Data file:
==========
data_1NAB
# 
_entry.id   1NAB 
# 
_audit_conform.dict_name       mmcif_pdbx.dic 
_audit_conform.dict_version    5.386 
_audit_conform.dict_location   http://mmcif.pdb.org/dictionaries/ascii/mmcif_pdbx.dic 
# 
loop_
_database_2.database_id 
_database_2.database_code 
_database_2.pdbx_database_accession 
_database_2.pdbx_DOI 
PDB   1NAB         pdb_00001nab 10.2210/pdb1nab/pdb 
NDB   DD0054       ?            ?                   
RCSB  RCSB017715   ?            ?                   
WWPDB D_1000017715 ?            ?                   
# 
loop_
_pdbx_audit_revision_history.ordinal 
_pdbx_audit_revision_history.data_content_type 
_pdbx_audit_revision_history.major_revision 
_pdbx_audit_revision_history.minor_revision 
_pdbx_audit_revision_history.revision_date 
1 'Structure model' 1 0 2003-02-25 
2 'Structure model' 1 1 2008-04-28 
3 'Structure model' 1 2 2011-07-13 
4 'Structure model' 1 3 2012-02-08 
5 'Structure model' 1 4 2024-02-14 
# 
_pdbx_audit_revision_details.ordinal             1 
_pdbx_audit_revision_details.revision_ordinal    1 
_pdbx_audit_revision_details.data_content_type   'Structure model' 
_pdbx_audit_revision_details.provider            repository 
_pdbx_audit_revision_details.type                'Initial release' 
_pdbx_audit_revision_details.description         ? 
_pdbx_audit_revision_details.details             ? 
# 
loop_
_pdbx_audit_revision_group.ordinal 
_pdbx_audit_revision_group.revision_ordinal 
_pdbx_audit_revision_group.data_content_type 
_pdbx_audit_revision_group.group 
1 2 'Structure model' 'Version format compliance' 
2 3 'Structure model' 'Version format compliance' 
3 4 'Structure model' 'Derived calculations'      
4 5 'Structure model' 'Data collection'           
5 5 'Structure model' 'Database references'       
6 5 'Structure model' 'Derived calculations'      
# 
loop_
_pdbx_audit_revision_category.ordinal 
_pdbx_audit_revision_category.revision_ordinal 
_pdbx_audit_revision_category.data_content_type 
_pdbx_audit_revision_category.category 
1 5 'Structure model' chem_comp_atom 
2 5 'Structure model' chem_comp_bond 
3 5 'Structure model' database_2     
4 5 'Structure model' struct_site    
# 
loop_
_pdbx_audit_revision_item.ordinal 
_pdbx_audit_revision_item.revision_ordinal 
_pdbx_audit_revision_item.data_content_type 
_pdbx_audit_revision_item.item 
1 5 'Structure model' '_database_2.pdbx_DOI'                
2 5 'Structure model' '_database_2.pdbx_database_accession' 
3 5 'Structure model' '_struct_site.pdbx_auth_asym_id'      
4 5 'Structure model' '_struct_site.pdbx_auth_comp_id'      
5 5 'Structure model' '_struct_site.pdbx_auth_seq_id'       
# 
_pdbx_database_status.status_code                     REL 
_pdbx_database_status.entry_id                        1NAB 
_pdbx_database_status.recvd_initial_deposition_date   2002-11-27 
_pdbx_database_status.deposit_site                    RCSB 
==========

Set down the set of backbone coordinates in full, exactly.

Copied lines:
data_1NAB
# 
_entry.id   1NAB 
# 
_audit_conform.dict_name       mmcif_pdbx.dic 
_audit_conform.dict_version    5.386 
_audit_conform.dict_location   http://mmcif.pdb.org/dictionaries/ascii/mmcif_pdbx.dic 
# 
loop_
_database_2.database_id 
_database_2.database_code 
_database_2.pdbx_database_accession 
_database_2.pdbx_DOI 
PDB   1NAB         pdb_00001nab 10.2210/pdb1nab/pdb 
NDB   DD0054       ?            ?                   
RCSB  RCSB017715   ?            ?                   
WWPDB D_1000017715 ?            ?                   
# 
loop_
_pdbx_audit_revision_history.ordinal 
_pdbx_audit_revision_history.data_content_type 
_pdbx_audit_revision_history.major_revision 
_pdbx_audit_revision_history.minor_revision 
_pdbx_audit_revision_history.revision_date 
1 'Structure model' 1 0 2003-02-25 
2 'Structure model' 1 1 2008-04-28 
3 'Structure model' 1 2 2011-07-13 
4 'Structure model' 1 3 2012-02-08 
5 'Structure model' 1 4 2024-02-14 
# 
_pdbx_audit_revision_details.ordinal             1 
_pdbx_audit_revision_details.revision_ordinal    1 
_pdbx_audit_revision_details.data_content_type   'Structure model' 
_pdbx_audit_revision_details.provider            repository 
_pdbx_audit_revision_details.type                'Initial release' 
_pdbx_audit_revision_details.description         ? 
_pdbx_audit_revision_details.details             ? 
# 
loop_
_pdbx_audit_revision_group.ordinal 
_pdbx_audit_revision_group.revision_ordinal 
_pdbx_audit_revision_group.data_content_type 
_pdbx_audit_revision_group.group 
1 2 'Structure model' 'Version format compliance' 
2 3 'Structure model' 'Version format compliance' 
3 4 'Structure model' 'Derived calculations'      
4 5 'Structure model' 'Data collection'           
5 5 'Structure model' 'Database references'       
6 5 'Structure model' 'Derived calculations'      
# 
loop_
_pdbx_audit_revision_category.ordinal 
_pdbx_audit_revision_category.revision_ordinal 
_pdbx_audit_revision_category.data_content_type 
_pdbx_audit_revision_category.category 
1 5 'Structure model' chem_comp_atom 
2 5 'Structure model' chem_comp_bond 
3 5 'Structure model' database_2     
4 5 'Structure model' struct_site    
# 
loop_
_pdbx_audit_revision_item.ordinal 
_pdbx_audit_revision_item.revision_ordinal 
_pdbx_audit_revision_item.data_content_type 
_pdbx_audit_revision_item.item 
1 5 'Structure model' '_database_2.pdbx_DOI'                
2 5 'Structure model' '_database_2.pdbx_database_accession' 
3 5 'Structure model' '_struct_site.pdbx_auth_asym_id'      
4 5 'Structure model' '_struct_site.pdbx_auth_comp_id'      
5 5 'Structure model' '_struct_site.pdbx_auth_seq_id'       
# 
_pdbx_database_status.status_code                     REL 
_pdbx_database_status.entry_id                        1NAB 
_pdbx_database_status.recvd_initial_deposition_date   2002-11-27 
_pdbx_database_status.deposit_site                    RCSB 